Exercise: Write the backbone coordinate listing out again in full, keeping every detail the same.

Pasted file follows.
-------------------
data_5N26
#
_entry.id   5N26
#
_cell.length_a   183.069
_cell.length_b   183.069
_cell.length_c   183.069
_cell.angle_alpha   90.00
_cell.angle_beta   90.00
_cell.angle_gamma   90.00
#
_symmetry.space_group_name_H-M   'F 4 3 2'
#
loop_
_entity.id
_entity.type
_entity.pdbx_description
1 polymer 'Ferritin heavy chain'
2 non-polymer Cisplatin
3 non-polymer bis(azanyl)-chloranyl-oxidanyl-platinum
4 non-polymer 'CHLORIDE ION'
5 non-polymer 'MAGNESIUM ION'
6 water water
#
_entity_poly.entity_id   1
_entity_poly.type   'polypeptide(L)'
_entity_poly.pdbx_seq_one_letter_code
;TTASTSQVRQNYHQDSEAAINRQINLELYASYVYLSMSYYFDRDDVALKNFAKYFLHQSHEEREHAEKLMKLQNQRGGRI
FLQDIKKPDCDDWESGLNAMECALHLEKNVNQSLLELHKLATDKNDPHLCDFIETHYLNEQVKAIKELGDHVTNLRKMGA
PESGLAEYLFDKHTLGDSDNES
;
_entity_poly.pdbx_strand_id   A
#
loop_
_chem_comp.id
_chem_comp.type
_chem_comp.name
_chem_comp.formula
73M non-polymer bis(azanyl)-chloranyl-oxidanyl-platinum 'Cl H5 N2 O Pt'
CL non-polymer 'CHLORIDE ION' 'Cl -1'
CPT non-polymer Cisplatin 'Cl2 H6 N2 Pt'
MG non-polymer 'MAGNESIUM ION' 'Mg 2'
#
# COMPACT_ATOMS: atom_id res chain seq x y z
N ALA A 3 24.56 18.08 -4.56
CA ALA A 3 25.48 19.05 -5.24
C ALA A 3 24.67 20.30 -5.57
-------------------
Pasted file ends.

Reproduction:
data_5N26
#
_entry.id   5N26
#
_cell.length_a   183.069
_cell.length_b   183.069
_cell.length_c   183.069
_cell.angle_alpha   90.00
_cell.angle_beta   90.00
_cell.angle_gamma   90.00
#
_symmetry.space_group_name_H-M   'F 4 3 2'
#
loop_
_entity.id
_entity.type
_entity.pdbx_description
1 polymer 'Ferritin heavy chain'
2 non-polymer Cisplatin
3 non-polymer bis(azanyl)-chloranyl-oxidanyl-platinum
4 non-polymer 'CHLORIDE ION'
5 non-polymer 'MAGNESIUM ION'
6 water water
#
_entity_poly.entity_id   1
_entity_poly.type   'polypeptide(L)'
_entity_poly.pdbx_seq_one_letter_code
;TTASTSQVRQNYHQDSEAAINRQINLELYASYVYLSMSYYFDRDDVALKNFAKYFLHQSHEEREHAEKLMKLQNQRGGRI
FLQDIKKPDCDDWESGLNAMECALHLEKNVNQSLLELHKLATDKNDPHLCDFIETHYLNEQVKAIKELGDHVTNLRKMGA
PESGLAEYLFDKHTLGDSDNES
;
_entity_poly.pdbx_strand_id   A
#
loop_
_chem_comp.id
_chem_comp.type
_chem_comp.name
_chem_comp.formula
73M non-polymer bis(azanyl)-chloranyl-oxidanyl-platinum 'Cl H5 N2 O Pt'
CL non-polymer 'CHLORIDE ION' 'Cl -1'
CPT non-polymer Cisplatin 'Cl2 H6 N2 Pt'
MG non-polymer 'MAGNESIUM ION' 'Mg 2'
#
# COMPACT_ATOMS: atom_id res chain seq x y z
N ALA A 3 24.56 18.08 -4.56
CA ALA A 3 25.48 19.05 -5.24
C ALA A 3 24.67 20.30 -5.57